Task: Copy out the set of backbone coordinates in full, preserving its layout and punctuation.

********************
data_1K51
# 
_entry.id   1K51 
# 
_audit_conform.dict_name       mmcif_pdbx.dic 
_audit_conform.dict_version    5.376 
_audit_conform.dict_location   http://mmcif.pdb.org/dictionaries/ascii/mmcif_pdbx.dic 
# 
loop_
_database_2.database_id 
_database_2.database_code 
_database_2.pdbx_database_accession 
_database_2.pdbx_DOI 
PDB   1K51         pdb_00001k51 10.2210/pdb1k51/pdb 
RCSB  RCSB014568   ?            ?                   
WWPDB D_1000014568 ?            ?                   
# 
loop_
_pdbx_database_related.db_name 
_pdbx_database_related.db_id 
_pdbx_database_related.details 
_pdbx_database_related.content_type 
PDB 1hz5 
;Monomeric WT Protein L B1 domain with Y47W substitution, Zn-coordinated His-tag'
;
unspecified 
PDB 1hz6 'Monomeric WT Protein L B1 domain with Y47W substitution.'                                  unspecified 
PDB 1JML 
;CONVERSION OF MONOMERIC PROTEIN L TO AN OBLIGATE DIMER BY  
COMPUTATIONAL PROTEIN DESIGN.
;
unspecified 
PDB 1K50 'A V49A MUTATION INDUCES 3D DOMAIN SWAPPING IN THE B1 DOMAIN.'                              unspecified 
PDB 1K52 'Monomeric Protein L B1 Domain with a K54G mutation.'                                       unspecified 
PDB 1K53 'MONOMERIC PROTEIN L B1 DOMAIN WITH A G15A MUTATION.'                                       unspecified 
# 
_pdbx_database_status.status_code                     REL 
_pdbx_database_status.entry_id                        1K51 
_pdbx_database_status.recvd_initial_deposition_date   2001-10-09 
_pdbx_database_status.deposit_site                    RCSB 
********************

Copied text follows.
data_1K51
# 
_entry.id   1K51 
# 
_audit_conform.dict_name       mmcif_pdbx.dic 
_audit_conform.dict_version    5.376 
_audit_conform.dict_location   http://mmcif.pdb.org/dictionaries/ascii/mmcif_pdbx.dic 
# 
loop_
_database_2.database_id 
_database_2.database_code 
_database_2.pdbx_database_accession 
_database_2.pdbx_DOI 
PDB   1K51         pdb_00001k51 10.2210/pdb1k51/pdb 
RCSB  RCSB014568   ?            ?                   
WWPDB D_1000014568 ?            ?                   
# 
loop_
_pdbx_database_related.db_name 
_pdbx_database_related.db_id 
_pdbx_database_related.details 
_pdbx_database_related.content_type 
PDB 1hz5 
;Monomeric WT Protein L B1 domain with Y47W substitution, Zn-coordinated His-tag'
;
unspecified 
PDB 1hz6 'Monomeric WT Protein L B1 domain with Y47W substitution.'                                  unspecified 
PDB 1JML 
;CONVERSION OF MONOMERIC PROTEIN L TO AN OBLIGATE DIMER BY  
COMPUTATIONAL PROTEIN DESIGN.
;
unspecified 
PDB 1K50 'A V49A MUTATION INDUCES 3D DOMAIN SWAPPING IN THE B1 DOMAIN.'                              unspecified 
PDB 1K52 'Monomeric Protein L B1 Domain with a K54G mutation.'                                       unspecified 
PDB 1K53 'MONOMERIC PROTEIN L B1 DOMAIN WITH A G15A MUTATION.'                                       unspecified 
# 
_pdbx_database_status.status_code                     REL 
_pdbx_database_status.entry_id                        1K51 
_pdbx_database_status.recvd_initial_deposition_date   2001-10-09 
_pdbx_database_status.deposit_site                    RCSB 